By Yves Bonnardel and David Olivier
The ethical and political principle of equality of all individuals of the human species is now acknowledged by nearly all. It is almost universally accepted that any discrimination between human individuals based on an arbitrary criterion is unjust and must be abolished.
Since the end of interracial apartheid in South Africa, no longer any state in the world openly practices discrimination between humans based on the arbitrary criterion of skin colour. Today, however, another equally arbitrary criterion is still accepted and applied by virtually every state in the world. For a human individual to have been born in some a particular place, from parents of some particular nationality, and thus to possess emself some particular nationality, is a matter of chance, and cannot be taken as a non-arbitrary criterion of discrimination.
Following this arbitrary criterion of nationality, states either grant or deny human individuals the right to dwell on their territories as well as access to the social benefits that are granted to the natives. Just like interracial apartheid in South Africa, this arbitrary discrimination would be but a relatively harmless absurdity if its consequences were a mere separation. But the reality of the world we live in is marked by the existence of vast areas in which most inhabitants suffer from severe poverty and high rates of mortality; and of other areas in which inhabitants live in conditions that, though not always good, are for the least considerably better than the conditions that prevail in the poor areas. The refusal to allow certain individuals to live in rich countries on the basis of their nationality is *de facto*, just like interracial apartheid, an arbitrary denial of often vital benefits granted to others.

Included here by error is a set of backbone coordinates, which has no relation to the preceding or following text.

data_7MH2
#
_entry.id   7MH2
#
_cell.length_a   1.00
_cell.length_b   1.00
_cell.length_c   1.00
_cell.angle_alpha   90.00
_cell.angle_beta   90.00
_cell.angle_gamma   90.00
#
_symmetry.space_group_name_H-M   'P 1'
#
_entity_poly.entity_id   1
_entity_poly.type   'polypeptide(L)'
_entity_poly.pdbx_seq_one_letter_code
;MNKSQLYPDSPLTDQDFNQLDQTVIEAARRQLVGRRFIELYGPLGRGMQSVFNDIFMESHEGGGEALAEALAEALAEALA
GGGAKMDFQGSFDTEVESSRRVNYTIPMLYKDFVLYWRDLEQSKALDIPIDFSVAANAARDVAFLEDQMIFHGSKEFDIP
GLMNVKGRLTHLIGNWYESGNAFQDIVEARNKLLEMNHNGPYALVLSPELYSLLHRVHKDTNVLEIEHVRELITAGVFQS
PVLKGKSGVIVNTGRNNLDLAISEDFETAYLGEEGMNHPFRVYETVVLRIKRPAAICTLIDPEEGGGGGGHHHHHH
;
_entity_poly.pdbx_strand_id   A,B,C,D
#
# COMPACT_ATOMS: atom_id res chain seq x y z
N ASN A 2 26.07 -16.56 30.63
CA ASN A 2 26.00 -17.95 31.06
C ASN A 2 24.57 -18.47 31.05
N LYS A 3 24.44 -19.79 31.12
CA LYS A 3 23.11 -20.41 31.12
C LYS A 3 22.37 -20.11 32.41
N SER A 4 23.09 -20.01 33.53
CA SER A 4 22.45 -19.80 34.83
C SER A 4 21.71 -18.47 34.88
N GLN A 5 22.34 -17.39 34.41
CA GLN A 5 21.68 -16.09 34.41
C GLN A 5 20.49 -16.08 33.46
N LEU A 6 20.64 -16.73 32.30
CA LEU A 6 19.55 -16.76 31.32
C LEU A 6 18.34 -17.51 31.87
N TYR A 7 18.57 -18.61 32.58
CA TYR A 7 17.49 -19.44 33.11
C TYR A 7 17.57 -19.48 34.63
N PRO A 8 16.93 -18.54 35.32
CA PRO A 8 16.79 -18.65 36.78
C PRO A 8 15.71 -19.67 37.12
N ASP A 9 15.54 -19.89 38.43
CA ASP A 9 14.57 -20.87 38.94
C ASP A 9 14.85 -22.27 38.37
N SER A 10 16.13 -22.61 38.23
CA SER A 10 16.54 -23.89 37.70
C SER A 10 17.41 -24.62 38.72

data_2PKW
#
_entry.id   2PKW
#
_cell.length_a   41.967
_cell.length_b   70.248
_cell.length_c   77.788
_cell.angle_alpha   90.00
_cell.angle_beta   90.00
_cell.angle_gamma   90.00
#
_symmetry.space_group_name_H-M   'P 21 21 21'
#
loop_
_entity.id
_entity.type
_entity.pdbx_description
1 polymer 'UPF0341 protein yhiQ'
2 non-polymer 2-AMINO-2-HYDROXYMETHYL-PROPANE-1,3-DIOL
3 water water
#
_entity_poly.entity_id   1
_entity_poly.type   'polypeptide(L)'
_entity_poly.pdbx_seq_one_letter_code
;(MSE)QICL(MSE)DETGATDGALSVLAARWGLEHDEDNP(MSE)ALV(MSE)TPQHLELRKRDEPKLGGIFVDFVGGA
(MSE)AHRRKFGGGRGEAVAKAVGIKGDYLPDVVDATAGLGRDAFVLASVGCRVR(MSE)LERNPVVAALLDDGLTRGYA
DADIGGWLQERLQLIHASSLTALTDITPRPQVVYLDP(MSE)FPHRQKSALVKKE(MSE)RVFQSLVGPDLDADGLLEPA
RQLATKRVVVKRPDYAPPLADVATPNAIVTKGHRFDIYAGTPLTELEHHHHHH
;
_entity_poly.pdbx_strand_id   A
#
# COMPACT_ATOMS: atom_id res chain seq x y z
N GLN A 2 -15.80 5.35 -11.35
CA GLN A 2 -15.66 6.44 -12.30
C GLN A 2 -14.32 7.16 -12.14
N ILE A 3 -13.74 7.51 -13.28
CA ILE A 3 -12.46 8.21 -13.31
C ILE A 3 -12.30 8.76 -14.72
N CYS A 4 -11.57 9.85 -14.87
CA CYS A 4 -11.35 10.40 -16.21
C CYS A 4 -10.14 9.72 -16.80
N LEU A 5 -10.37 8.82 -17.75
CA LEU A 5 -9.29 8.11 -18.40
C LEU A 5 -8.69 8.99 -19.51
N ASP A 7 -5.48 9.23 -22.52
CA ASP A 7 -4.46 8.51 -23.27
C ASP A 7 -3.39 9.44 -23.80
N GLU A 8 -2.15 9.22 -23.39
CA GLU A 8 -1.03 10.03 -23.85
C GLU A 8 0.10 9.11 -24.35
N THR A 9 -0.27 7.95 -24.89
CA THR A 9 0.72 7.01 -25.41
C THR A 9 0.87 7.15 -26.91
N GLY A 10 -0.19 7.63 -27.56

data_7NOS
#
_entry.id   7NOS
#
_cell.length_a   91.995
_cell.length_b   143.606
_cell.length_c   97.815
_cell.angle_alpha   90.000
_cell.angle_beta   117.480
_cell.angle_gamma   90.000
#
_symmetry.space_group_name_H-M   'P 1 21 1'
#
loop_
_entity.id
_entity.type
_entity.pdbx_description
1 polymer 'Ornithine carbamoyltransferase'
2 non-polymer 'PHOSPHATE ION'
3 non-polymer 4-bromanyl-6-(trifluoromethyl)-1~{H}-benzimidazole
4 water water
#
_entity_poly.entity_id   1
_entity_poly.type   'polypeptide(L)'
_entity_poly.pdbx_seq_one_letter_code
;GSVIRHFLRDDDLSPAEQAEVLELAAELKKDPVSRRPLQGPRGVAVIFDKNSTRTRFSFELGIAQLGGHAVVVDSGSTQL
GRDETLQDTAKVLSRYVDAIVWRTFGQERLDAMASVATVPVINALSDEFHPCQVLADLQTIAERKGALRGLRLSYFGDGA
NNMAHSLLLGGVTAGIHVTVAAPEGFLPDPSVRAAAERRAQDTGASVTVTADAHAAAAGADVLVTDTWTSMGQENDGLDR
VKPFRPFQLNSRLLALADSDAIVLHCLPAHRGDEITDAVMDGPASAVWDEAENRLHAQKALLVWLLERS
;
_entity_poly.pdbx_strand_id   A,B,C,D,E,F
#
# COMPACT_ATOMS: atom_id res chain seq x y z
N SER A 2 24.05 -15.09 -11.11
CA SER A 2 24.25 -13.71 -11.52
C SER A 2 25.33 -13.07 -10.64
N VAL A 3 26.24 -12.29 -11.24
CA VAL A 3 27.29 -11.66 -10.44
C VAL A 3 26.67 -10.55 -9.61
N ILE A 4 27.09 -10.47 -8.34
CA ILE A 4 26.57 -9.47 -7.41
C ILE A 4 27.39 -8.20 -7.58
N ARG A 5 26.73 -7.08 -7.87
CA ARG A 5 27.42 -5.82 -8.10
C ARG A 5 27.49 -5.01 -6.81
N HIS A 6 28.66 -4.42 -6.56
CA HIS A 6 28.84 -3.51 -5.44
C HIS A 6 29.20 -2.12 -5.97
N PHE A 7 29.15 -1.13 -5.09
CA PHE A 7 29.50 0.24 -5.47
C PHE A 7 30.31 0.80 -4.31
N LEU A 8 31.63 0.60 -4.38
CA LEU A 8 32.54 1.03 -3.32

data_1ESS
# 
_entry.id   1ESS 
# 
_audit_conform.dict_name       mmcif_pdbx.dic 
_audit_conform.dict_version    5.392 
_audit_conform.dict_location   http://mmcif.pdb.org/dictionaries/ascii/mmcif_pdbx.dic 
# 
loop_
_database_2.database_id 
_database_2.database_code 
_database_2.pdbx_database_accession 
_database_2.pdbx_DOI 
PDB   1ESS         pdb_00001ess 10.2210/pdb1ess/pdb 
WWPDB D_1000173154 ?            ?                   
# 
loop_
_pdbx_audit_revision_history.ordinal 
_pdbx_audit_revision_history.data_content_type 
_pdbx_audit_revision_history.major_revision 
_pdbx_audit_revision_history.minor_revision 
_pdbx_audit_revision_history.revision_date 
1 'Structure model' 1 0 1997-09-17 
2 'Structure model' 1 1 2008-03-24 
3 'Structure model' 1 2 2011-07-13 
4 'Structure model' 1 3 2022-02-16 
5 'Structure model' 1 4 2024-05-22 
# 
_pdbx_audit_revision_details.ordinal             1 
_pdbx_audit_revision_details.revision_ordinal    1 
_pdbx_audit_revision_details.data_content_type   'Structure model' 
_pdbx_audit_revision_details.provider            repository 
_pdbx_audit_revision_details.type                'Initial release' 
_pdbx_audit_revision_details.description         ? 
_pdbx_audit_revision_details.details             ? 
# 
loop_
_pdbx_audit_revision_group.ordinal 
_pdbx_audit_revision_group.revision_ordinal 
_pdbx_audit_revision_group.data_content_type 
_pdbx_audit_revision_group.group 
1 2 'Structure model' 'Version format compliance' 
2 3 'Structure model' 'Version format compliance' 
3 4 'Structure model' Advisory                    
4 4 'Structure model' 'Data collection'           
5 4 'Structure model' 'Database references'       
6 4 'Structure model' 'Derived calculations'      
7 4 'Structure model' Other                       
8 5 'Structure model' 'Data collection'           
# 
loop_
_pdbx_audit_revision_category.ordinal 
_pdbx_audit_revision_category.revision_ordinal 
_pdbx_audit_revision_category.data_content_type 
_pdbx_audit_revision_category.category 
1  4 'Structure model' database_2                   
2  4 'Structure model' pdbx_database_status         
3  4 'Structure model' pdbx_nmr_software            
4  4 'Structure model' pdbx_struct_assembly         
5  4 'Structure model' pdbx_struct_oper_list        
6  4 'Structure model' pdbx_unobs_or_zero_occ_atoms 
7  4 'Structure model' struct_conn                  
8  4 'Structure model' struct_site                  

We therefore recognise as fundamentally contrary to the ethical and political principle of human equality the state laws and regulations, particularly those of the rich states, that deny individuals the right to enter and live on their territories, and access to social benefits, on the basis of their nationalities. We demand the abolition of this international apartheid, and demand that all appropriate measures be taken to render this abolition effective as quickly as possible.
As a consequence of the ethical and political principle of human equality, we recognize these laws and regulations as illegitimate. We demand that they be abolished, and that every human being, whatever eir nationality, be permitted to live on the territory of any state, and receive equally the social benefits that are granted to the natives.
We declare ourselves under no obligation to respect these illegitimate laws, and ready, should the case arise, to transgress them and to help others to transgress them.
The text of the Manifesto for the Abolition of International Apartheid calls for an important change relative to the current state of affairs. This radicality is however necessary. It is not possible, for instance, for us to reproach to the officers of the state the fact they control and expell immigrants if at the same time we approve those laws that they are enforcing. We cannot demand the regularization of the clandestine immigrants who are already in the first world countries if we accept that their borders remain closed to whoever has not had been lucky or clever enough to get through.